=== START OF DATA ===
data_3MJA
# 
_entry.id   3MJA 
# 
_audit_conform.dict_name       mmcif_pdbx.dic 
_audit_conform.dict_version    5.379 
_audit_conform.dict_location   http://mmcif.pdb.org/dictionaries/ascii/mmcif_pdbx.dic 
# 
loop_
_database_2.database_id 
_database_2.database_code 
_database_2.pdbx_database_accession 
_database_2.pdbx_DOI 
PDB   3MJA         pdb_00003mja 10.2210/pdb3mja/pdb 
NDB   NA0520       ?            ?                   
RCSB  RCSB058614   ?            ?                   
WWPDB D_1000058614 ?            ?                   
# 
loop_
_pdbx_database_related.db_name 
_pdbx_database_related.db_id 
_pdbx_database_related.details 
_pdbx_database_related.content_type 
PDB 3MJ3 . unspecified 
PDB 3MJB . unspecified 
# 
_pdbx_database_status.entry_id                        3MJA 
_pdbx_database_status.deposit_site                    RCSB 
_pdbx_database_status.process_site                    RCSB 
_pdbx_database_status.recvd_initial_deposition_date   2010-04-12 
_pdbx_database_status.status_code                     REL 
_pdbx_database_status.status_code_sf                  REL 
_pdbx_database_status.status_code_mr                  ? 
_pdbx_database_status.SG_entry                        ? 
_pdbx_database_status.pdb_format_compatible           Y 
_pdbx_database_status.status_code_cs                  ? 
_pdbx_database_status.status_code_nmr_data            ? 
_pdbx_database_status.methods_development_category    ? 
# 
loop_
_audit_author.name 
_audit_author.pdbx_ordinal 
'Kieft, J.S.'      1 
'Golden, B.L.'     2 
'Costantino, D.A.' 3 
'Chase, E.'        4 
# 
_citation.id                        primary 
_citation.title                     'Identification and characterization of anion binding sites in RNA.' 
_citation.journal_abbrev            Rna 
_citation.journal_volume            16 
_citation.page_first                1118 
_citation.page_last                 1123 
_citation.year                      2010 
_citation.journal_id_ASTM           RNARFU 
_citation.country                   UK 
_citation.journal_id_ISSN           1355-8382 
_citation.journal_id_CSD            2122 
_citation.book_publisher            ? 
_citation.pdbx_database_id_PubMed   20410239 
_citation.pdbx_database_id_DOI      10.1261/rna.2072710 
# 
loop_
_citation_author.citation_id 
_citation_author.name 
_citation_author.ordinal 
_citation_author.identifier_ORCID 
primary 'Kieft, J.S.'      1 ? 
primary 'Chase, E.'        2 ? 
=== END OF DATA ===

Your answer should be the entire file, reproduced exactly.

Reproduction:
data_3MJA
# 
_entry.id   3MJA 
# 
_audit_conform.dict_name       mmcif_pdbx.dic 
_audit_conform.dict_version    5.379 
_audit_conform.dict_location   http://mmcif.pdb.org/dictionaries/ascii/mmcif_pdbx.dic 
# 
loop_
_database_2.database_id 
_database_2.database_code 
_database_2.pdbx_database_accession 
_database_2.pdbx_DOI 
PDB   3MJA         pdb_00003mja 10.2210/pdb3mja/pdb 
NDB   NA0520       ?            ?                   
RCSB  RCSB058614   ?            ?                   
WWPDB D_1000058614 ?            ?                   
# 
loop_
_pdbx_database_related.db_name 
_pdbx_database_related.db_id 
_pdbx_database_related.details 
_pdbx_database_related.content_type 
PDB 3MJ3 . unspecified 
PDB 3MJB . unspecified 
# 
_pdbx_database_status.entry_id                        3MJA 
_pdbx_database_status.deposit_site                    RCSB 
_pdbx_database_status.process_site                    RCSB 
_pdbx_database_status.recvd_initial_deposition_date   2010-04-12 
_pdbx_database_status.status_code                     REL 
_pdbx_database_status.status_code_sf                  REL 
_pdbx_database_status.status_code_mr                  ? 
_pdbx_database_status.SG_entry                        ? 
_pdbx_database_status.pdb_format_compatible           Y 
_pdbx_database_status.status_code_cs                  ? 
_pdbx_database_status.status_code_nmr_data            ? 
_pdbx_database_status.methods_development_category    ? 
# 
loop_
_audit_author.name 
_audit_author.pdbx_ordinal 
'Kieft, J.S.'      1 
'Golden, B.L.'     2 
'Costantino, D.A.' 3 
'Chase, E.'        4 
# 
_citation.id                        primary 
_citation.title                     'Identification and characterization of anion binding sites in RNA.' 
_citation.journal_abbrev            Rna 
_citation.journal_volume            16 
_citation.page_first                1118 
_citation.page_last                 1123 
_citation.year                      2010 
_citation.journal_id_ASTM           RNARFU 
_citation.country                   UK 
_citation.journal_id_ISSN           1355-8382 
_citation.journal_id_CSD            2122 
_citation.book_publisher            ? 
_citation.pdbx_database_id_PubMed   20410239 
_citation.pdbx_database_id_DOI      10.1261/rna.2072710 
# 
loop_
_citation_author.citation_id 
_citation_author.name 
_citation_author.ordinal 
_citation_author.identifier_ORCID 
primary 'Kieft, J.S.'      1 ? 
primary 'Chase, E.'        2 ? 